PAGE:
- Open Access
Analysis of the dose-dependent stage-specific in vitro efficacy of a multi-stage malaria vaccine candidate cocktail
Malaria Journal volume 15, Article number: 279 (2016)
The high incidence and mortality rate of malaria remains a serious burden for many developing countries, and a vaccine that induces durable and highly effective immune responses is, therefore, desirable. An earlier analysis of the stage-specific in vitro efficacy of a malaria vaccine candidate cocktail (VAMAX) considered the general properties of complex multi-component, multi-stage combination vaccines in rabbit immunization experiments using a hyper-immunization protocol featuring six consecutive boosts and a strong, lipopolysaccharide-based adjuvant. This follow-up study investigates the effect of antigen dose on the in vitro efficacy of the malaria vaccine cocktail using a conventional vaccination scheme (one prime and two boosts) and a human-compatible adjuvant (Alhydrogel®).
IgG purified from rabbits immunized with 0.1, 1, 10 or 50 µg doses of the VAMAX vaccine candidate cocktail was analysed for total IgG and antigen-cocktail-specific titers. An increase in cocktail-specific titers was observed between 0.1 and 1 µg and between 10 and 50 µg, whereas no significant difference in titers was observed between 1 and 10 µg. Antigen component-specific antibody titers and stage-specific in vitro efficacy assays were performed with pooled IgG from animals immunized with 1 and 50 µg of the VAMAX cocktail. Here, the component-specific antibody levels showed clear dose dependency whereas the determined stage-specific in vitro IC50 values (as a correlate of efficacy) were only dependent on the titer amounts of stage-specific antibodies.
The stage-specific in vitro efficacy of the VAMAX cocktail strongly correlates with the corresponding antigen-specific titers, which for their part depend on the antigen dose, but there is no indication that the dose has an effect on the in vitro efficacy of the induced antibodies. A comparison of these results with those obtained in the previous hyper-immunization study (where higher levels of antigen-specific IgG were observed) suggests that there is a significant need to induce an immune response matching efficacy requirements, especially for a PfAMA1-based blood stage vaccine, by using higher doses, better adjuvants and/or better formulations.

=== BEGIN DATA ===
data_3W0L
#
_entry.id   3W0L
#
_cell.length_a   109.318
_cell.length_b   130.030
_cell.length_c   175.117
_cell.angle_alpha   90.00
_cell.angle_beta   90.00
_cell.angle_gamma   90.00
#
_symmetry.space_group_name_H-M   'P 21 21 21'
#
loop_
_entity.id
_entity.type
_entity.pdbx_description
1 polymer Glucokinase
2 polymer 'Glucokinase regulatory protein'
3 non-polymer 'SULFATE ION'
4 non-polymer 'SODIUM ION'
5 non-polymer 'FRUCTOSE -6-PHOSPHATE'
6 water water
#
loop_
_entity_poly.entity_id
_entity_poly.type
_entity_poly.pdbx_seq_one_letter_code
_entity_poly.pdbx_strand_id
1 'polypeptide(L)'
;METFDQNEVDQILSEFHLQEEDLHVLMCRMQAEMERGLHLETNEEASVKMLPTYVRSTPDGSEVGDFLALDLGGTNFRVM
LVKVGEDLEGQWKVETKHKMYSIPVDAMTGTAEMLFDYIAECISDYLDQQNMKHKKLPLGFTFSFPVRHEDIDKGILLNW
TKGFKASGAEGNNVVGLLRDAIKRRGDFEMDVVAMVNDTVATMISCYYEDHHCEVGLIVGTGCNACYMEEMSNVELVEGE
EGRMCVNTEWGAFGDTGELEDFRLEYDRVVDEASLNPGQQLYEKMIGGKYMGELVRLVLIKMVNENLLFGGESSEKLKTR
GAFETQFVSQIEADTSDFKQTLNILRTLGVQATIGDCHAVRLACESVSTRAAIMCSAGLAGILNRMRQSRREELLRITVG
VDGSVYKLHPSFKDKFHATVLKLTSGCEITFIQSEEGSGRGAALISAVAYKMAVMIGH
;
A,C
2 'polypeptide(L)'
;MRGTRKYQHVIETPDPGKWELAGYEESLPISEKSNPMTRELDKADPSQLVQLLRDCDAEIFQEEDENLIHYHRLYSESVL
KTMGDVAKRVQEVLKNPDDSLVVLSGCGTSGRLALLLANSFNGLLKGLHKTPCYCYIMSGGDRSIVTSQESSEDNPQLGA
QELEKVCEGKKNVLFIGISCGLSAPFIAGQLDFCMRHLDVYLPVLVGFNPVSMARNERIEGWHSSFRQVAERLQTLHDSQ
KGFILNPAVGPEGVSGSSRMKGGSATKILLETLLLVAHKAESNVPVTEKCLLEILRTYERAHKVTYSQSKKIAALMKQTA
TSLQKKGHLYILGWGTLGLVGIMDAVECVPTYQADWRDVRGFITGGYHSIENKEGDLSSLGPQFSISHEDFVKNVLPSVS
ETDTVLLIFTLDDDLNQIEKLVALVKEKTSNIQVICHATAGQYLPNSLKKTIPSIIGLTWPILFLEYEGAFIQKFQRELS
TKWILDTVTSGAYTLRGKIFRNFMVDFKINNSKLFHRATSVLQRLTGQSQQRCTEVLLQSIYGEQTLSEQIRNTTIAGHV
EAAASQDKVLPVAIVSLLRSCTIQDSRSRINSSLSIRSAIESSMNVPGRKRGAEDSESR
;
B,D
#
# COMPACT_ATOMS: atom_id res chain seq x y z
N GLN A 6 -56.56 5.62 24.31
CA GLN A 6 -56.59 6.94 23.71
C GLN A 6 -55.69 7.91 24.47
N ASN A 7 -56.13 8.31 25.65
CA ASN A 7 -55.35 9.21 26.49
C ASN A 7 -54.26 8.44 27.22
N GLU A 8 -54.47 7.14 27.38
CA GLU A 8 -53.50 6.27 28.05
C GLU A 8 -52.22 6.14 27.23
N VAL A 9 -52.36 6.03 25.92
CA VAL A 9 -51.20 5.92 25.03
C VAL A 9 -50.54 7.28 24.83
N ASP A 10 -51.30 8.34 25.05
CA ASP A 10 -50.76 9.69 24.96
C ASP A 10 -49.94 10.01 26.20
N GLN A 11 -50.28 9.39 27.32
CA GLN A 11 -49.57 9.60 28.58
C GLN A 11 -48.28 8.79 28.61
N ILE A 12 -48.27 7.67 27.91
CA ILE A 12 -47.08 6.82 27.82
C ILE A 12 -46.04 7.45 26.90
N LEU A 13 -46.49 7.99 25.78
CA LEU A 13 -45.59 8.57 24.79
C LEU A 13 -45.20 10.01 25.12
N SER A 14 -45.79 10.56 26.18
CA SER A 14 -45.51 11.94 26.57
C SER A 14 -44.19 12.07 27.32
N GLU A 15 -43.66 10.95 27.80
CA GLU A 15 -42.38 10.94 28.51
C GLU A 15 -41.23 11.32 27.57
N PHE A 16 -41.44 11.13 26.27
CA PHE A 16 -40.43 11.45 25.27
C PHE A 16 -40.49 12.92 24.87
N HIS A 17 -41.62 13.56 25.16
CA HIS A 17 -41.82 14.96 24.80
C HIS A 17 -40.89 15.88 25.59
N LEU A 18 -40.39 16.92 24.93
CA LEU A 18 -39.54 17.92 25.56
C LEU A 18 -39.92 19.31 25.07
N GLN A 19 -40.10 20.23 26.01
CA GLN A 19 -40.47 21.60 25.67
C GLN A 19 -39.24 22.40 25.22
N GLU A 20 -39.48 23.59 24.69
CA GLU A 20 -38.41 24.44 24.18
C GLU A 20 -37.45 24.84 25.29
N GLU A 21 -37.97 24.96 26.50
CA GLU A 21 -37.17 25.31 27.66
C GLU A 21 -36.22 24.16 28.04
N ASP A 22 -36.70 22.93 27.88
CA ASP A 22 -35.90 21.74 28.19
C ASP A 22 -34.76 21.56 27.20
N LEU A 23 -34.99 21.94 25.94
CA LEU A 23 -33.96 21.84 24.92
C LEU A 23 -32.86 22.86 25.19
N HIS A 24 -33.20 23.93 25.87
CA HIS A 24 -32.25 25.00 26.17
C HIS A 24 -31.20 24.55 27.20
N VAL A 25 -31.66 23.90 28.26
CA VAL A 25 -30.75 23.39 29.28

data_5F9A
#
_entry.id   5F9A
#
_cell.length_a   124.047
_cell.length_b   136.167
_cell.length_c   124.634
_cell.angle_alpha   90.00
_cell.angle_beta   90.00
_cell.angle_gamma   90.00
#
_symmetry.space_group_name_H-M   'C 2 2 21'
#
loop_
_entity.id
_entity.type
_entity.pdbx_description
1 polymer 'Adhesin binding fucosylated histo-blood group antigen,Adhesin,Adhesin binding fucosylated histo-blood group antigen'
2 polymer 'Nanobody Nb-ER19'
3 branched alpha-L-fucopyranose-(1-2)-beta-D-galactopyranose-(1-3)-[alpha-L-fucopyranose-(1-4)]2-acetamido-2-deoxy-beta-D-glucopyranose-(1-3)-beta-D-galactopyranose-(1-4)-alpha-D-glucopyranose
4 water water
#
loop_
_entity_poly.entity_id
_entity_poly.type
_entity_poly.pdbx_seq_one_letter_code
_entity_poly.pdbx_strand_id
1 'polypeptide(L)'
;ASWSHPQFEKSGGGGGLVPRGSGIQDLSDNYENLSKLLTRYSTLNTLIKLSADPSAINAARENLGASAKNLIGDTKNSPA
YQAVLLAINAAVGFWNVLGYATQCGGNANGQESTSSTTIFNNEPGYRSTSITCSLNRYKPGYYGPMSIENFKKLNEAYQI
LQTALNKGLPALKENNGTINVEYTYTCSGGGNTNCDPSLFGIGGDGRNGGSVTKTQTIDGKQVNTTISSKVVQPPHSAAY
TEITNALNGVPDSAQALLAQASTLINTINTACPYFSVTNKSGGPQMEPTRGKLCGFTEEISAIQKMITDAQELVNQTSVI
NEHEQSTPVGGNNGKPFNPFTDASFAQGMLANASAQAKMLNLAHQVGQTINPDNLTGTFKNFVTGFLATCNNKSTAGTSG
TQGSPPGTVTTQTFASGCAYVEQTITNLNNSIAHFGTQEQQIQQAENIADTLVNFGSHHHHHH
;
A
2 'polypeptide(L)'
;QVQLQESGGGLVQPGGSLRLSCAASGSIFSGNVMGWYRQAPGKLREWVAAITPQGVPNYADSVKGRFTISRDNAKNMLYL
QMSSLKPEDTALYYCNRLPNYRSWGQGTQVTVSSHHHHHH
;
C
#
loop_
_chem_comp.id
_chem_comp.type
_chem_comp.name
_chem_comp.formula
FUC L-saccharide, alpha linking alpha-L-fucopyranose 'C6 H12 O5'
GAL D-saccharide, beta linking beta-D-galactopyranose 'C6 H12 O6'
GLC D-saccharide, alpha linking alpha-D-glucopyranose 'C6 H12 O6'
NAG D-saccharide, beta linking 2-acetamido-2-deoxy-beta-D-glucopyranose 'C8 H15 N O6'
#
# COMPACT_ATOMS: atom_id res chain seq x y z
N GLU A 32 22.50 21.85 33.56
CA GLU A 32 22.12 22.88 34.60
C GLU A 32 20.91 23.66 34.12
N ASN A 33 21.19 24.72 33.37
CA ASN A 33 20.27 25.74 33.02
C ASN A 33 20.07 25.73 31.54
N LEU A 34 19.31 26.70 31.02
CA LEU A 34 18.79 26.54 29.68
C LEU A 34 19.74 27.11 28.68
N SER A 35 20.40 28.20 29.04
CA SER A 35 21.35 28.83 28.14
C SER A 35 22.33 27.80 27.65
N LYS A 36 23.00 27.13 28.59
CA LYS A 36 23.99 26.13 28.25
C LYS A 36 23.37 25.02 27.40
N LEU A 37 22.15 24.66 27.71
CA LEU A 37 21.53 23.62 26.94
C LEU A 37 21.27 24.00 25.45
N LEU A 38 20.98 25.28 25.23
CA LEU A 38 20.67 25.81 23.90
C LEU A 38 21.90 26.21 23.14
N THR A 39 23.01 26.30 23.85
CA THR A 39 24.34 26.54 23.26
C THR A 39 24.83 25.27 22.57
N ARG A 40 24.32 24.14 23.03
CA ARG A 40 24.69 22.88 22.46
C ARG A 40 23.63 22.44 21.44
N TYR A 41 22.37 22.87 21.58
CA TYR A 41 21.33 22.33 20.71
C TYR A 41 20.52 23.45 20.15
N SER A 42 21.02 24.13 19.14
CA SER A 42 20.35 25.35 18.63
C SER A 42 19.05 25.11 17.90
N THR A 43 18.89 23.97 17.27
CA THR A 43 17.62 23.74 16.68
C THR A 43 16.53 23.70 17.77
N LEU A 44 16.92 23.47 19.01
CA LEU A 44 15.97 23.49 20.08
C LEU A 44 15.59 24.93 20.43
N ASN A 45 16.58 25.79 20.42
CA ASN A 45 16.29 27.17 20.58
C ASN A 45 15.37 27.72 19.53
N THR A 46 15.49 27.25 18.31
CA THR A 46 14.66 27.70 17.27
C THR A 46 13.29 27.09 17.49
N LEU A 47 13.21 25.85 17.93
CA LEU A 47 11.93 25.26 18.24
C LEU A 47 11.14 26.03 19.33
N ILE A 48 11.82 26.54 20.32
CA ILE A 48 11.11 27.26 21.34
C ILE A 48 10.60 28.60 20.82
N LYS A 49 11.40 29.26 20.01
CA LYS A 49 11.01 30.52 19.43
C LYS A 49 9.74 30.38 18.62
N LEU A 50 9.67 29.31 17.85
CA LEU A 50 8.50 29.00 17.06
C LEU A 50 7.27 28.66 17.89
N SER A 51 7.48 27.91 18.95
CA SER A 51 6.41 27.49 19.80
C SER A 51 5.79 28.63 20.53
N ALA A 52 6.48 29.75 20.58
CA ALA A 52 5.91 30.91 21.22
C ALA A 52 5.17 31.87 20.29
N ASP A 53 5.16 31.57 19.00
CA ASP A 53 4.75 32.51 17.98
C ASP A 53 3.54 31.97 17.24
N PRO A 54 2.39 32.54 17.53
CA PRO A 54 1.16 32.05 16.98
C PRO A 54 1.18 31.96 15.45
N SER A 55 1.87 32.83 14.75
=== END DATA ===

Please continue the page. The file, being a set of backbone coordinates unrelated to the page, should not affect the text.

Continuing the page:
Malaria remains a major challenge for the healthcare systems and economies of many developing countries, especially in sub-Saharan Africa  and an efficient vaccine would help to address the problems associated with constantly evolving drug resistance of the parasite, Plasmodium falciparum . Several strategies can be chosen in the context of malaria vaccine development. Vaccines can target “lower hanging fruits” such as the prevention or reduction of clinical manifestation, pregnancy-associated malaria, and malaria transmission, or they can aim for the “holy grail” of sustained strain-transcending sterile protection. While the GSK vaccine Mosquirix®, based on circumsporozoite protein (PfCSP) [3–5], exclusively targets the pre-erythrocytic stage of P. falciparum to prevent the establishment of the parasite within the liver, other approaches focus on blood-stage antigens that can be found on the surface of merozoites, to induce immune responses that block the invasion of red blood cells and thereby prevent or reduce clinical episodes. A vaccine that reduces the blood-stage parasite load may also reduce transmission. In addition to PfMSP1 and fragments thereof [6, 7], PfMSP2  and PfMSP3 [9, 10], the apical membrane antigen PfAMA1 [11, 12] has been proposed as a promising blood-stage vaccine candidate. This molecule is highly polymorphic, so allele-specific immune responses show moderate or even low efficacy against heterologous strains of P. falciparum. The allelic diversity of PfAMA1 has been addressed by the design of three artificial, diversity-covering variants (DiCo1-3)  or by combining three , four , six  or seven  different PfAMA1 alleles. In the field of transmission-blocking vaccines (TBVs), a zygote and ookinete surface antigen remains the leading candidate  and is undergoing clinical investigation . The authors of the current article previously designed and analysed the stage-specific in vitro efficacy of a malaria antigen cocktail  comprising three recombinant fusion proteins combining the three PfAMA1_DiCo variants each with Pfs25, and PfMSP1-19 (VAMAX1), PfCSP_TSR (VAMAX2) or PfCelTOS (VAMAX4). The latter work demonstrated the ability of the multi-component vaccine cocktail (VAMAX1, 2 and 4) featuring antigens from different stages of the P. falciparum life cycle to elicit parasite growth-inhibitory responses against the pre-erythrocytic stage, the blood stage and the sexual stage. However, the authors observed the proteolytic degradation of VAMAX4, leading to the loss of the C-terminal fusion partner PfCelTOS. Modified variants of VAMAX4 were, therefore, investigated, and in VAMAX6 PfCelTOS was replaced with a promising epitope (Q5A)  derived from the blood-stage antigen PfRH5 . In contrast to the immunization experiments with the initial cocktail (VAMAX1, 2 and 4) which featured a hyper-immunization regime (high 200 µg prime dose and five boosts of 100 µg), the work described herein investigated the dose-dependency of immune responses and stage-specific in vitro efficacy for the modified cocktail (VAMAX1, 2 and 6) using a human-compatible adjuvant (Alhydrogel®) and a one prime/two boosts vaccination regime. Additionally, the authors sought to confirm the observed correlation between antigen abundance within the improved VAMAX cocktail and the proportions of the corresponding antigen-specific antibodies found in the rabbit immune IgG fraction.